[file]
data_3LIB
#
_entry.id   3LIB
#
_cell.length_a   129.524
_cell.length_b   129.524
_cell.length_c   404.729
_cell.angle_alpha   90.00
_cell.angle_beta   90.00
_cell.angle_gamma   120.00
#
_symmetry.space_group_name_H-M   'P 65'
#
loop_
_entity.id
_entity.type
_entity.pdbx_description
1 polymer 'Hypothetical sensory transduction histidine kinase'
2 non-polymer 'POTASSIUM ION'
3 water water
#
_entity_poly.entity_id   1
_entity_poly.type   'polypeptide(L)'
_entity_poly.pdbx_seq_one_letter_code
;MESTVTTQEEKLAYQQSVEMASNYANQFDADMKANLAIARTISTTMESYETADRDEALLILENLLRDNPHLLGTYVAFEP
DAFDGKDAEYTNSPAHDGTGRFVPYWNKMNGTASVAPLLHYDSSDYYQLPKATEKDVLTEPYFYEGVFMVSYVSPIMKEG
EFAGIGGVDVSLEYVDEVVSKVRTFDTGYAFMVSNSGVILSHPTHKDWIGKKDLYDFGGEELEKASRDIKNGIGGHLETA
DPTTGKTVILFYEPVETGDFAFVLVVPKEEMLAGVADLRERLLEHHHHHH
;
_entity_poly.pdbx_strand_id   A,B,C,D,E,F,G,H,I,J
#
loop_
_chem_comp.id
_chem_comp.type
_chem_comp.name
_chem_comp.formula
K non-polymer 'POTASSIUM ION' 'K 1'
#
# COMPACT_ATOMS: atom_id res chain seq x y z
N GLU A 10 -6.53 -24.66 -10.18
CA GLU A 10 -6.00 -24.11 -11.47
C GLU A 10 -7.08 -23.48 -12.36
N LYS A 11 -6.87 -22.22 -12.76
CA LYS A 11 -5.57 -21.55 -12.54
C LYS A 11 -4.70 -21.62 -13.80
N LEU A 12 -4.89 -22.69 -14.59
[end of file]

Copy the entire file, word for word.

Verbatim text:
data_3LIB
#
_entry.id   3LIB
#
_cell.length_a   129.524
_cell.length_b   129.524
_cell.length_c   404.729
_cell.angle_alpha   90.00
_cell.angle_beta   90.00
_cell.angle_gamma   120.00
#
_symmetry.space_group_name_H-M   'P 65'
#
loop_
_entity.id
_entity.type
_entity.pdbx_description
1 polymer 'Hypothetical sensory transduction histidine kinase'
2 non-polymer 'POTASSIUM ION'
3 water water
#
_entity_poly.entity_id   1
_entity_poly.type   'polypeptide(L)'
_entity_poly.pdbx_seq_one_letter_code
;MESTVTTQEEKLAYQQSVEMASNYANQFDADMKANLAIARTISTTMESYETADRDEALLILENLLRDNPHLLGTYVAFEP
DAFDGKDAEYTNSPAHDGTGRFVPYWNKMNGTASVAPLLHYDSSDYYQLPKATEKDVLTEPYFYEGVFMVSYVSPIMKEG
EFAGIGGVDVSLEYVDEVVSKVRTFDTGYAFMVSNSGVILSHPTHKDWIGKKDLYDFGGEELEKASRDIKNGIGGHLETA
DPTTGKTVILFYEPVETGDFAFVLVVPKEEMLAGVADLRERLLEHHHHHH
;
_entity_poly.pdbx_strand_id   A,B,C,D,E,F,G,H,I,J
#
loop_
_chem_comp.id
_chem_comp.type
_chem_comp.name
_chem_comp.formula
K non-polymer 'POTASSIUM ION' 'K 1'
#
# COMPACT_ATOMS: atom_id res chain seq x y z
N GLU A 10 -6.53 -24.66 -10.18
CA GLU A 10 -6.00 -24.11 -11.47
C GLU A 10 -7.08 -23.48 -12.36
N LYS A 11 -6.87 -22.22 -12.76
CA LYS A 11 -5.57 -21.55 -12.54
C LYS A 11 -4.70 -21.62 -13.80
N LEU A 12 -4.89 -22.69 -14.59